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Ireland agrees to take in two Guantanamo inmates
Ireland has agreed to take in two detainees from the US Guantanamo Bay prison camp to support US President Barack Obama in his plans to close the controversial site.
Irish Justice Minister Dermot Ahern confirmed the decision after talks with US Ambassador Dan Rooney on Wednesday.
"In making this decision I am conscious of the intention of the United States to close the center at Guantanamo Bay, in part by transferring detainees no longer regarded as posing a threat to security but who cannot return to their own countries, to other countries willing to accept them."
He added that there was no definite timetable yet, but said the transfer of the two was expected within the next couple of months.
US President Barack Obama has vowed to close the controversial camp within one year after taking office in January 2009. The international community had widely welcomed his decision but proved hesitant when it came to accepting former inmates.
The US has called on countries to accept some of those inmates who would be in danger of persecution and torture if they were sent back to their home countries.
Europe divided over accepting detainees
On June 15, the European Union agreed on a deal with the US for transferring Guantanamo detainees, but left it to the individual governments to decide whether or not they would accept any inmates. Several EU member states have expressed their willingness to accept some of the former prisoners, among them Portugal, Hungary, France, Spain and Italy.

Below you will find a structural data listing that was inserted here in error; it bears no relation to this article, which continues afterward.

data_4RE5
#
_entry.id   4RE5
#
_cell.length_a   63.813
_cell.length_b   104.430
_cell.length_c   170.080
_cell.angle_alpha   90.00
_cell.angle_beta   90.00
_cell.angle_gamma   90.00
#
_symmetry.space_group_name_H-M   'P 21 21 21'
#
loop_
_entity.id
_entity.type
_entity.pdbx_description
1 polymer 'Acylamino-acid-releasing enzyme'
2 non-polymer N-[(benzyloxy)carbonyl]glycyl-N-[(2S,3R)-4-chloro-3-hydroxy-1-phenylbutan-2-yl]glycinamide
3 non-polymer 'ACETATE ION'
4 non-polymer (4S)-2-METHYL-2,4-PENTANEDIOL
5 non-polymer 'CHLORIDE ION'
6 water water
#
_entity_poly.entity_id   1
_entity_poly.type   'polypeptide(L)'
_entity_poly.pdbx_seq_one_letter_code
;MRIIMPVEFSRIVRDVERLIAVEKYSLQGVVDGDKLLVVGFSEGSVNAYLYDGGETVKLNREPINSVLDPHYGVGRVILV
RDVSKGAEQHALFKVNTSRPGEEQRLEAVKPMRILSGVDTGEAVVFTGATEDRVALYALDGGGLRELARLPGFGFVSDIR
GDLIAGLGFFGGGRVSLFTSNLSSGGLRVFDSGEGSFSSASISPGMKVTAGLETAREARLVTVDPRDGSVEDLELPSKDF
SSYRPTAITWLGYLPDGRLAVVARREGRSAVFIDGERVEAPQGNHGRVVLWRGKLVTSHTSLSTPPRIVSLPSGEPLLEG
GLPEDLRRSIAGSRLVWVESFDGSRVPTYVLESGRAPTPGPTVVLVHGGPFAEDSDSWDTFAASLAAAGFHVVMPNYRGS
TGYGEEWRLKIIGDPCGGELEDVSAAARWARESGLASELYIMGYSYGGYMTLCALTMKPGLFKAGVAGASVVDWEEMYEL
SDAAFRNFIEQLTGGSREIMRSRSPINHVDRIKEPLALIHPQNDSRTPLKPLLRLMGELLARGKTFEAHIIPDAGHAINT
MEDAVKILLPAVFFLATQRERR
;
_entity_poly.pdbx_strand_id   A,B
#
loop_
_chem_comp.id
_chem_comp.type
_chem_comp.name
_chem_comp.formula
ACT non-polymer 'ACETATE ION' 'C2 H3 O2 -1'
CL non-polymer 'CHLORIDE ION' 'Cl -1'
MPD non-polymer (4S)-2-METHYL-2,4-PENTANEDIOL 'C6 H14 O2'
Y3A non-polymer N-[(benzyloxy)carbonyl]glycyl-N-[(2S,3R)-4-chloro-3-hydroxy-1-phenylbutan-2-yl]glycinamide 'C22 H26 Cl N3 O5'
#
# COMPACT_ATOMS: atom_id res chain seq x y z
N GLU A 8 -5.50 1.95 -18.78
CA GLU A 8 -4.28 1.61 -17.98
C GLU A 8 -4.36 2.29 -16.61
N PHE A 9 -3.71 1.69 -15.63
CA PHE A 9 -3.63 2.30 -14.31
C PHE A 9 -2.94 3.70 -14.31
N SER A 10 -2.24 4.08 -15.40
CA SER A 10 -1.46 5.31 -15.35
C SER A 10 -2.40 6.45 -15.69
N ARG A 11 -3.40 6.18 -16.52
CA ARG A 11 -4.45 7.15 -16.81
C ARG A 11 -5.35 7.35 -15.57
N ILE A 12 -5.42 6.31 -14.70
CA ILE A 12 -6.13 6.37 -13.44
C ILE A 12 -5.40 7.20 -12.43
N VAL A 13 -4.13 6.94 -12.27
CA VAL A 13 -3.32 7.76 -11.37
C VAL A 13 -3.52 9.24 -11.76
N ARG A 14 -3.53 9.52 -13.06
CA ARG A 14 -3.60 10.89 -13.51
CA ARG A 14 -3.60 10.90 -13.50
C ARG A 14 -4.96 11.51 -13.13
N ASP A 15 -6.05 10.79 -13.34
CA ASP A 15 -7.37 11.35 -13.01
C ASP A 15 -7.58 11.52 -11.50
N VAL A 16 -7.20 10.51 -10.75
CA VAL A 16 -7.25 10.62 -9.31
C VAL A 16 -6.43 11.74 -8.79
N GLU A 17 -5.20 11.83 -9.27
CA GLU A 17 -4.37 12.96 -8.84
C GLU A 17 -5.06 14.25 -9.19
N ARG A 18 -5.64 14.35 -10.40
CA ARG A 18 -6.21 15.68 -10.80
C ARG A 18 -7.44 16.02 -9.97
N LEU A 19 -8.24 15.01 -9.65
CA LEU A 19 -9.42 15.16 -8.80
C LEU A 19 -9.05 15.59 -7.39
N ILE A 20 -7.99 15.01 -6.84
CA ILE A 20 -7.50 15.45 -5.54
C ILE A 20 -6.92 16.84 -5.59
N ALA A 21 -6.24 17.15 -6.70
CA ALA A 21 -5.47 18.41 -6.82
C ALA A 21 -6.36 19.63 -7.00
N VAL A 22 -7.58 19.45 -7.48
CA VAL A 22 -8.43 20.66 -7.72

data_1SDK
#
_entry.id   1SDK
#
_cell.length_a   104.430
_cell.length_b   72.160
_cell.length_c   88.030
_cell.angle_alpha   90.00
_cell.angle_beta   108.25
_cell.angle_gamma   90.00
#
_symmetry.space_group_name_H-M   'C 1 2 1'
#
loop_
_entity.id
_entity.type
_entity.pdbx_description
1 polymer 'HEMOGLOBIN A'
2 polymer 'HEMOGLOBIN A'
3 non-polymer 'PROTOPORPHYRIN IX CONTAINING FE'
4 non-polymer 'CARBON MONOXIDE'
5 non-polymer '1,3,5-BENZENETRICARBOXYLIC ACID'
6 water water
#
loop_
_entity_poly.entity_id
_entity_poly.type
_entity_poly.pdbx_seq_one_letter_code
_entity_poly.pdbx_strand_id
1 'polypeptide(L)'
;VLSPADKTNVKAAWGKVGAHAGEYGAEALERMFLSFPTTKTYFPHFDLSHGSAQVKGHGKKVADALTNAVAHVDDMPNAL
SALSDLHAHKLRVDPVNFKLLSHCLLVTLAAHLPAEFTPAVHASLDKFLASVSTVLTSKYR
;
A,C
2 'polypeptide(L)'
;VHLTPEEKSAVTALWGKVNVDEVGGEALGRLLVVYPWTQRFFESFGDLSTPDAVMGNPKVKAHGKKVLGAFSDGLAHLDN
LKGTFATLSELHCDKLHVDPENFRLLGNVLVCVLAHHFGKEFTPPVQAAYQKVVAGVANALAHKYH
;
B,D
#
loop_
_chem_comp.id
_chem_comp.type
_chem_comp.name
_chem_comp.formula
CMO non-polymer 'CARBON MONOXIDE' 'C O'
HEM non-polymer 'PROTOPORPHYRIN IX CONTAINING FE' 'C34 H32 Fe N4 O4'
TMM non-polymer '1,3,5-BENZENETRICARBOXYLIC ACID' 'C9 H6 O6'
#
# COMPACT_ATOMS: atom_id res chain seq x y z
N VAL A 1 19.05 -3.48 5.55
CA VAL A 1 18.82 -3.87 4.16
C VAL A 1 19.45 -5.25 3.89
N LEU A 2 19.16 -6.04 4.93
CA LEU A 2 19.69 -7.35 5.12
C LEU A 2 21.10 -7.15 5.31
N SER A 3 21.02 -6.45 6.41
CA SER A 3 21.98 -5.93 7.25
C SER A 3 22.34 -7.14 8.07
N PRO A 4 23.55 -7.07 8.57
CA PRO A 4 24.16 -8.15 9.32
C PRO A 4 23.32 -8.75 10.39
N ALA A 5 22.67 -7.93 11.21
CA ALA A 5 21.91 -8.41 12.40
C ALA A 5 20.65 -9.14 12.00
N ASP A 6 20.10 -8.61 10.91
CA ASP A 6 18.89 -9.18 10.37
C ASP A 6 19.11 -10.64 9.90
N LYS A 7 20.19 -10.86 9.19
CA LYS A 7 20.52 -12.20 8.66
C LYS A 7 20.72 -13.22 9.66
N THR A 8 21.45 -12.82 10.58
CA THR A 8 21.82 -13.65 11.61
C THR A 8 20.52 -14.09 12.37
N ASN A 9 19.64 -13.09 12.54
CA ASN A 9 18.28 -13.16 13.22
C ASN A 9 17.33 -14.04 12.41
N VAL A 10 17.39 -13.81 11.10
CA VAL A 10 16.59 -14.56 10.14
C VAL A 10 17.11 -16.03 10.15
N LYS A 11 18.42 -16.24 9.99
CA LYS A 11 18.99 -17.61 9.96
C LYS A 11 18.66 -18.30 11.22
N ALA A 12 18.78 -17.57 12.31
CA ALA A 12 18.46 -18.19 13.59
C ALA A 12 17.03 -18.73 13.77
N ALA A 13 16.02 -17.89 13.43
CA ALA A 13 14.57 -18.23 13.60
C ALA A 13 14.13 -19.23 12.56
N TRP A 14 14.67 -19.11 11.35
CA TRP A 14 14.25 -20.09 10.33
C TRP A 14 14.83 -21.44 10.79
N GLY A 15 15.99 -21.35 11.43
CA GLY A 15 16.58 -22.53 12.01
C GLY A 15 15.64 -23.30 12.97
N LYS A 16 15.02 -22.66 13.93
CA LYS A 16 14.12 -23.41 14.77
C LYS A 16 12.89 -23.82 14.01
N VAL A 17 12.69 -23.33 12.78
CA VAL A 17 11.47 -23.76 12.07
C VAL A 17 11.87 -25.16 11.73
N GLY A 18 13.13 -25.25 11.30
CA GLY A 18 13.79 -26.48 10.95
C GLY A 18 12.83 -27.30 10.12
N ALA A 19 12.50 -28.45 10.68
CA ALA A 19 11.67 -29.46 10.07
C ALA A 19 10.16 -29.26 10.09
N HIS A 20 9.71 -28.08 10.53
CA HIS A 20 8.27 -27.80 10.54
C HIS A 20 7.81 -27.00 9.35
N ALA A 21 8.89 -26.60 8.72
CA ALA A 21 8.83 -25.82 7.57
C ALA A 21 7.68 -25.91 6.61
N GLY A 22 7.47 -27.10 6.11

In Germany, there is continued debate over the security risks should Berlin accept any of the Guantanamo inmates. Human rights groups have urged the government to support the closure of Guantanamo with deeds rather than only words, but the ruling grand coalition has so far rejected the idea mostly citing security concerns.
Amnesty International has welcomed the decision by Dublin, saying the two men had spent eight years in detention without conviction of any crime.
"It is really important that Ireland is prepared to step up and help to make that happen," Ireland chief of Amnesty International Colm O'Gorman said. "We understand they will be two Uzbek nationals who are being resettled and we think that is appropriate."
"Despite eight years of detention, the two men involved in this cases have not been convicted of any offences. I think we have to accept therefore their innocence," he said.
There are still more than 200 detainees at Guantanamo Bay. In recent months, Palau, Saudia Arabia and Bermuda also accepted several of the former prisoners. The camp was set up in 2002 so that terror suspects and so-called enemy combatants could be held outside US jurisdiction.
Editor: Neil King
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